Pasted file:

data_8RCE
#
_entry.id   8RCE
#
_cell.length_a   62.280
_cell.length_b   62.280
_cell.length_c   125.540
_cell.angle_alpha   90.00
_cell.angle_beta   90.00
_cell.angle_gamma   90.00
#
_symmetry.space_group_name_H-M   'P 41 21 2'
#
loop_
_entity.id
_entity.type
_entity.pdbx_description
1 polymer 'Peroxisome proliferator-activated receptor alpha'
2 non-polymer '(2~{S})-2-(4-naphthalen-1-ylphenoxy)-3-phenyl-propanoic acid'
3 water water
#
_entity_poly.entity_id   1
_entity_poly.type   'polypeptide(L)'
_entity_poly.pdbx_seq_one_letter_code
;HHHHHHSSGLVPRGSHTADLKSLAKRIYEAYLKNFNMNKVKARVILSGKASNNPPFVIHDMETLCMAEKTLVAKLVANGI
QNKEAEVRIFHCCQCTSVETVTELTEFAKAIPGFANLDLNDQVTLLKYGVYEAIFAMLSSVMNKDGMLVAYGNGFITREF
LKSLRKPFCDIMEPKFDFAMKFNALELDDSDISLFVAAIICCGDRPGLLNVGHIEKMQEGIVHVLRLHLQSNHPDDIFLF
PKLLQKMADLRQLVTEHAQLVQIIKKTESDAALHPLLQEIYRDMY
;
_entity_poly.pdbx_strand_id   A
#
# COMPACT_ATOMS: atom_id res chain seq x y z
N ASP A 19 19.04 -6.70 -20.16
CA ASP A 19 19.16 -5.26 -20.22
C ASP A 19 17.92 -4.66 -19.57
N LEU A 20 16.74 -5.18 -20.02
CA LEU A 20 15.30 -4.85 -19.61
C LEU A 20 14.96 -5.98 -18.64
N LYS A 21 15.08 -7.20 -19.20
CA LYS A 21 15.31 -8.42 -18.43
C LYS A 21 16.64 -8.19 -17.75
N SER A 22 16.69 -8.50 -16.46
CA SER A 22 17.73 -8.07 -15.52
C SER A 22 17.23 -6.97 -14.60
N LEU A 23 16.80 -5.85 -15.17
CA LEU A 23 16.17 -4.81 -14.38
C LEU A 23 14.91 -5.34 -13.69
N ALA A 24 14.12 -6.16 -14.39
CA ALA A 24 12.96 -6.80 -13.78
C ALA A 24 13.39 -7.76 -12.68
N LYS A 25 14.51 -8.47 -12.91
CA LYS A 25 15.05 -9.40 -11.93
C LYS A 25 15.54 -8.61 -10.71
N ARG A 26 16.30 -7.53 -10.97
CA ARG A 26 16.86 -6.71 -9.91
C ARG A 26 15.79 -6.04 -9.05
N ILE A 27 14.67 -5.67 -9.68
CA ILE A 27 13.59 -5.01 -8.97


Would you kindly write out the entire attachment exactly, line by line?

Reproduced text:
data_8RCE
#
_entry.id   8RCE
#
_cell.length_a   62.280
_cell.length_b   62.280
_cell.length_c   125.540
_cell.angle_alpha   90.00
_cell.angle_beta   90.00
_cell.angle_gamma   90.00
#
_symmetry.space_group_name_H-M   'P 41 21 2'
#
loop_
_entity.id
_entity.type
_entity.pdbx_description
1 polymer 'Peroxisome proliferator-activated receptor alpha'
2 non-polymer '(2~{S})-2-(4-naphthalen-1-ylphenoxy)-3-phenyl-propanoic acid'
3 water water
#
_entity_poly.entity_id   1
_entity_poly.type   'polypeptide(L)'
_entity_poly.pdbx_seq_one_letter_code
;HHHHHHSSGLVPRGSHTADLKSLAKRIYEAYLKNFNMNKVKARVILSGKASNNPPFVIHDMETLCMAEKTLVAKLVANGI
QNKEAEVRIFHCCQCTSVETVTELTEFAKAIPGFANLDLNDQVTLLKYGVYEAIFAMLSSVMNKDGMLVAYGNGFITREF
LKSLRKPFCDIMEPKFDFAMKFNALELDDSDISLFVAAIICCGDRPGLLNVGHIEKMQEGIVHVLRLHLQSNHPDDIFLF
PKLLQKMADLRQLVTEHAQLVQIIKKTESDAALHPLLQEIYRDMY
;
_entity_poly.pdbx_strand_id   A
#
# COMPACT_ATOMS: atom_id res chain seq x y z
N ASP A 19 19.04 -6.70 -20.16
CA ASP A 19 19.16 -5.26 -20.22
C ASP A 19 17.92 -4.66 -19.57
N LEU A 20 16.74 -5.18 -20.02
CA LEU A 20 15.30 -4.85 -19.61
C LEU A 20 14.96 -5.98 -18.64
N LYS A 21 15.08 -7.20 -19.20
CA LYS A 21 15.31 -8.42 -18.43
C LYS A 21 16.64 -8.19 -17.75
N SER A 22 16.69 -8.50 -16.46
CA SER A 22 17.73 -8.07 -15.52
C SER A 22 17.23 -6.97 -14.60
N LEU A 23 16.80 -5.85 -15.17
CA LEU A 23 16.17 -4.81 -14.38
C LEU A 23 14.91 -5.34 -13.69
N ALA A 24 14.12 -6.16 -14.39
CA ALA A 24 12.96 -6.80 -13.78
C ALA A 24 13.39 -7.76 -12.68
N LYS A 25 14.51 -8.47 -12.91
CA LYS A 25 15.05 -9.40 -11.93
C LYS A 25 15.54 -8.61 -10.71
N ARG A 26 16.30 -7.53 -10.97
CA ARG A 26 16.86 -6.71 -9.91
C ARG A 26 15.79 -6.04 -9.05
N ILE A 27 14.67 -5.67 -9.68
CA ILE A 27 13.59 -5.01 -8.97